A racially motivated clash in England during WWII forced the US military to grapple with inequality
A bloody, little-known battle between Black and white U.S. soldiers in northern England 78 years ago forced a reckoning over the military’s unequal treatment of minority troops.
Known as the Battle of Bamber Bridge, the conflagration in Lancashire was sparked late on June 24, 1943, after a pair of U.S. military police patrolmen responded to a reported “disturbance” at the thatch-roofed Ye Olde Hob Inn pub, military records show.
What began as an altercation over two Black soldiers who were found wearing field coats instead of the prescribed Class A uniforms turned into a five-hour riot, with some troops barricaded on base and others in “marauding parties” patrolling the town’s streets and shooting sporadically, a Judge Advocate General board of review record of the 1943 court-martial trials states.
The military police responded in a convoy, including an armored vehicle with a mounted machine gun, which drew a reaction from the Black soldiers who believed the police intended to kill them. By the time it was over, one soldier was dead and several others were wounded.
There were dozens of racially motivated clashes between American troops in England during the war, but Bamber Bridge was significant in that it prompted the top leadership there to try to address racial inequality, retired Air Force officer Alan M. Osur wrote in a history pamphlet titled “Separate and Unequal,” which the service published in 2000, about racial disparities during the war.
The situation was likely fueled by news of a riot in Detroit days earlier that left over two dozen Black people dead at the hands of police, Pamela E. Walck wrote in a 2015 doctoral dissertation about WWII-era race conflicts.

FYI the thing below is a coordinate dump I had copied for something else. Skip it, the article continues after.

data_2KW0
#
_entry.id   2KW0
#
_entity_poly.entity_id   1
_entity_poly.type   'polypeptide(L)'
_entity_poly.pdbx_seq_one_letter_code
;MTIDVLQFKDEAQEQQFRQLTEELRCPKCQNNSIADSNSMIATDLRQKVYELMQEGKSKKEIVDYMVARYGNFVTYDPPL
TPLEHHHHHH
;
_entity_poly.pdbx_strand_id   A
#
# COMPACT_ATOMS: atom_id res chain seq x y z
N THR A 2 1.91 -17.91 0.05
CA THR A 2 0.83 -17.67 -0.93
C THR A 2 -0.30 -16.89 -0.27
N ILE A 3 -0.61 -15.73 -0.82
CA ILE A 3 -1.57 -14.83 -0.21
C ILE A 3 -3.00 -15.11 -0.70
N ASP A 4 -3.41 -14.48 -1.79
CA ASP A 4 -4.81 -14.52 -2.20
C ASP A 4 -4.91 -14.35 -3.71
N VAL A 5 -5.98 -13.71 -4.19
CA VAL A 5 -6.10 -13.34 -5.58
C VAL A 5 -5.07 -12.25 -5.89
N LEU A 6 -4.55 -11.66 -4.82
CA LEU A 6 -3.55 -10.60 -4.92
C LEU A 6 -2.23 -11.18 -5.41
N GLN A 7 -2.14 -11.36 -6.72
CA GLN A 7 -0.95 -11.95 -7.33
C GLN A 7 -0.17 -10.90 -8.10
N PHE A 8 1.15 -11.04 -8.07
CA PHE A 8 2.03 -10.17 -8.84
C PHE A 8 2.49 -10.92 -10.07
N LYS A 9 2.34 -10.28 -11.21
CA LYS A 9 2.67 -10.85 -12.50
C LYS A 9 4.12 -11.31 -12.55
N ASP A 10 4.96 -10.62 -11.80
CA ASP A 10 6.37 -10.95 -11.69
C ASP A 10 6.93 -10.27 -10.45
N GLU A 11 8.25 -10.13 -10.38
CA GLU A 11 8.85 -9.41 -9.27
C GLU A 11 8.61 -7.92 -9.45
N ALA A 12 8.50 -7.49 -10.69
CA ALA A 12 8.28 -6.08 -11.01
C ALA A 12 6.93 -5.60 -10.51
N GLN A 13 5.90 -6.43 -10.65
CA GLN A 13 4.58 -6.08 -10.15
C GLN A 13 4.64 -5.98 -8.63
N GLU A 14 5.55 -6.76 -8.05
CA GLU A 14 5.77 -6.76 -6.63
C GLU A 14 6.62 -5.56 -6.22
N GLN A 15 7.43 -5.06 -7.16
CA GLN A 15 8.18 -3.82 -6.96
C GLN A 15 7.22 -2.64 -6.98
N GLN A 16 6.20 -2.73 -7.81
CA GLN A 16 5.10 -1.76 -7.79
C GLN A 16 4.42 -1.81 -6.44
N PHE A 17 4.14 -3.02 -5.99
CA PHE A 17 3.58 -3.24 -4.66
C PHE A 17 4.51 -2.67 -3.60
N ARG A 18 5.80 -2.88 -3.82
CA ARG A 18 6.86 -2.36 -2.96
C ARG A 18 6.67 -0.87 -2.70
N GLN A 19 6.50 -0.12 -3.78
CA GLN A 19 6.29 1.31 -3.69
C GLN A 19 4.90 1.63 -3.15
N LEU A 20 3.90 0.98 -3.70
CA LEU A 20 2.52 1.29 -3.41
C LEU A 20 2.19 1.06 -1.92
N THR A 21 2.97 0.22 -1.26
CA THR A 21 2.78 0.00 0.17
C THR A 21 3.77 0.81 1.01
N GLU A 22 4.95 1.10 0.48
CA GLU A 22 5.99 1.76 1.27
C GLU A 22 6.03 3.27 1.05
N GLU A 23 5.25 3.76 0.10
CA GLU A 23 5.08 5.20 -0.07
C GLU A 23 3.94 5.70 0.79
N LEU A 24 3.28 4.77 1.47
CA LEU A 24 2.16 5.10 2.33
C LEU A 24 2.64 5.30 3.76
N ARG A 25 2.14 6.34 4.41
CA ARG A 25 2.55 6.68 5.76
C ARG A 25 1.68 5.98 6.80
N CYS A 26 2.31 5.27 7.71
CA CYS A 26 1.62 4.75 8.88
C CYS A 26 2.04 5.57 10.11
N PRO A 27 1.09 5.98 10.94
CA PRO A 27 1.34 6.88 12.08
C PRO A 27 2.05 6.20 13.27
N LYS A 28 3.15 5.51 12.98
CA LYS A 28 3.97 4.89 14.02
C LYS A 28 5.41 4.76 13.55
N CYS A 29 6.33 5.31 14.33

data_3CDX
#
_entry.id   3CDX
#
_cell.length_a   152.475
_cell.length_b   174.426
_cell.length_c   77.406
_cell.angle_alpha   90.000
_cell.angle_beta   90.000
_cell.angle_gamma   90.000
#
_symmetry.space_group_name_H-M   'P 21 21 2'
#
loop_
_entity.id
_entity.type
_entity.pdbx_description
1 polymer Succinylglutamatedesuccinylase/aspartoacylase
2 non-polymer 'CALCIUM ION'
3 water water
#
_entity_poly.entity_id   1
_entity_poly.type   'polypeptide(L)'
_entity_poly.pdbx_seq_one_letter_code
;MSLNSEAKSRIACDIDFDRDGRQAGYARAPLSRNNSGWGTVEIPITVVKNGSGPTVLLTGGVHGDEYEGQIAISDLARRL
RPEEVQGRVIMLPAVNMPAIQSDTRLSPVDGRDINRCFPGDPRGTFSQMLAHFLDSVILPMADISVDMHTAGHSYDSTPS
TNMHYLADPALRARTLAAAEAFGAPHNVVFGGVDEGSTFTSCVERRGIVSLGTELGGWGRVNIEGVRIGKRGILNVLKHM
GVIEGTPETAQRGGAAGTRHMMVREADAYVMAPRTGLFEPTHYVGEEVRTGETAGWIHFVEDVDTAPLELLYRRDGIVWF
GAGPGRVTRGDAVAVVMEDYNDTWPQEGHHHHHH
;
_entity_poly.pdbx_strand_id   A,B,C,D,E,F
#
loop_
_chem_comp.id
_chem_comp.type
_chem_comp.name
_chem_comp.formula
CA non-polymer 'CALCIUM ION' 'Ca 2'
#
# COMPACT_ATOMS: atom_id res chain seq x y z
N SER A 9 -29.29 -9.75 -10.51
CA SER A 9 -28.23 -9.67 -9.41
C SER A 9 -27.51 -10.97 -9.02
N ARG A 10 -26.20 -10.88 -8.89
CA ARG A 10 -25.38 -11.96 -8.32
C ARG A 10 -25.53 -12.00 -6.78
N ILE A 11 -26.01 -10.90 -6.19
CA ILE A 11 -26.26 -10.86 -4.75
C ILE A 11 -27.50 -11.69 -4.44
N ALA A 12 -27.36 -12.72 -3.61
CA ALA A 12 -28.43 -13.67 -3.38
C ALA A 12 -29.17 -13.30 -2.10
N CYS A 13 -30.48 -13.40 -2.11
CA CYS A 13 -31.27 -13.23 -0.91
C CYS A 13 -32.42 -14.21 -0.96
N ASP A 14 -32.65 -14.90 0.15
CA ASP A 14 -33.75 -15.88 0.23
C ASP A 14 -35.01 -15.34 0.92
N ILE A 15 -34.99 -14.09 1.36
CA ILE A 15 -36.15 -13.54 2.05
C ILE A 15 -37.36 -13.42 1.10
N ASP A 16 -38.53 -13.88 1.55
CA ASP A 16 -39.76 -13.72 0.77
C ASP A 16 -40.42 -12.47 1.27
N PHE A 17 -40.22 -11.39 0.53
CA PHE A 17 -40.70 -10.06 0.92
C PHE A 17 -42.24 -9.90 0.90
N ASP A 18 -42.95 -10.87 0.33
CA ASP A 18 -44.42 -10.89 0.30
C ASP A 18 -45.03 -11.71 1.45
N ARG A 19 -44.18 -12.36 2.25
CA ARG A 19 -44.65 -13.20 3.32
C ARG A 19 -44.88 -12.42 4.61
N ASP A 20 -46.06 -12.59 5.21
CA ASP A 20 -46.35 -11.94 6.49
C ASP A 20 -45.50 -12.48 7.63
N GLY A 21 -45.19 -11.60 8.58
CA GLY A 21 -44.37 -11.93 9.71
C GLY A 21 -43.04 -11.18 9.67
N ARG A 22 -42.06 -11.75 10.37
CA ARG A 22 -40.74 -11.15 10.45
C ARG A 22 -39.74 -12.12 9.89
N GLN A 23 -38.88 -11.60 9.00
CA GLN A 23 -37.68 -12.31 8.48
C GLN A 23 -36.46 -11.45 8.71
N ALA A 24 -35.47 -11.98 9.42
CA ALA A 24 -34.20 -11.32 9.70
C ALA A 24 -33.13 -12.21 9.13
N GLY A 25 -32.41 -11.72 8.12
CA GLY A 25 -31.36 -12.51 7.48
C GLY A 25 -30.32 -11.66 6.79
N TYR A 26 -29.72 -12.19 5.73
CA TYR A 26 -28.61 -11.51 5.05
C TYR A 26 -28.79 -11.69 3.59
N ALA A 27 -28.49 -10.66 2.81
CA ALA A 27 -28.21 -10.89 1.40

In Bamber Bridge, after a scuffle at the pub between the MPs and Black soldiers from a quartermaster truck regiment, the outnumbered MPs retreated to their station for reinforcements. When they returned to find the soldiers walking back to Adams Hall Camp and tried to arrest one of them, the group resisted, resulting in what military records described as a “melee.”
Two MPs were wounded by thrown rocks and bottles, and two Black soldiers were shot by the police. Soon rumors of the violence reached base, where “hysteria swept through the post” and dozens of soldiers raided arms rooms and grabbed rifles, carbines and ammunition, court records state.
Before midnight, some 200 soldiers gathered at the camp’s main entrance, with about 25 of them armed with rifles.
“Some wore helmets and they were indiscriminately clad in ‘Class A’ uniforms and fatigues,” the court records say.
Their frenzy “fore-shadowing a spirit of active violence” soon became “passive disobedience” as they decried unfair treatment by the MPs and broader discrimination “alleged to have been inspired by white American troops,” the records state.
Blacks in the service at the time endured “friction” over the use of recreational facilities, interracial dating and “the resistant attitude of some leaders which affected military justice and training,” Osur wrote in 2000. But the British public gave them “relatively fair treatment.”
Anthony Burgess, author of the book “A Clockwork Orange,” taught in Bamber Bridge after the war, writing in his autobiography that when U.S. military authorities demanded local pubs institute a “colour bar,” the owners barred white troops.
“There used to be one pub that had a notice saying, OUT OF BOUNDS TO WHITE SOLDIERS, but that was stopped by Washington or somebody,” Burgess wrote in a 1973 New York Times article.
Burgess also wrote that the locals would tell of the time during the war that “black troops held the camp with machine guns against whites, though this never got into the newspapers.”
Nearly 30 of the Black soldiers would eventually be convicted on charges related to assault, riot and mutiny, but it also forced Gen. Ira Eaker, commander of the Eighth Air Force, to grapple with the mistreatment.
Eaker “realized that ‘90 percent of the trouble ... was the fault of the whites,’” and directed his staff officers to address the problem, a statement that Osur said “was almost without equal among AAF generals.”
His efforts resulted in the reorganization of Black units, removal of a group of 75 mostly white officers, joint white and Black MP patrols, “the airing of justifiable grievances” and other measures, Osur wrote.
“In Great Britain, blacks performed efficiently because military leaders took their human needs into consideration,” he wrote.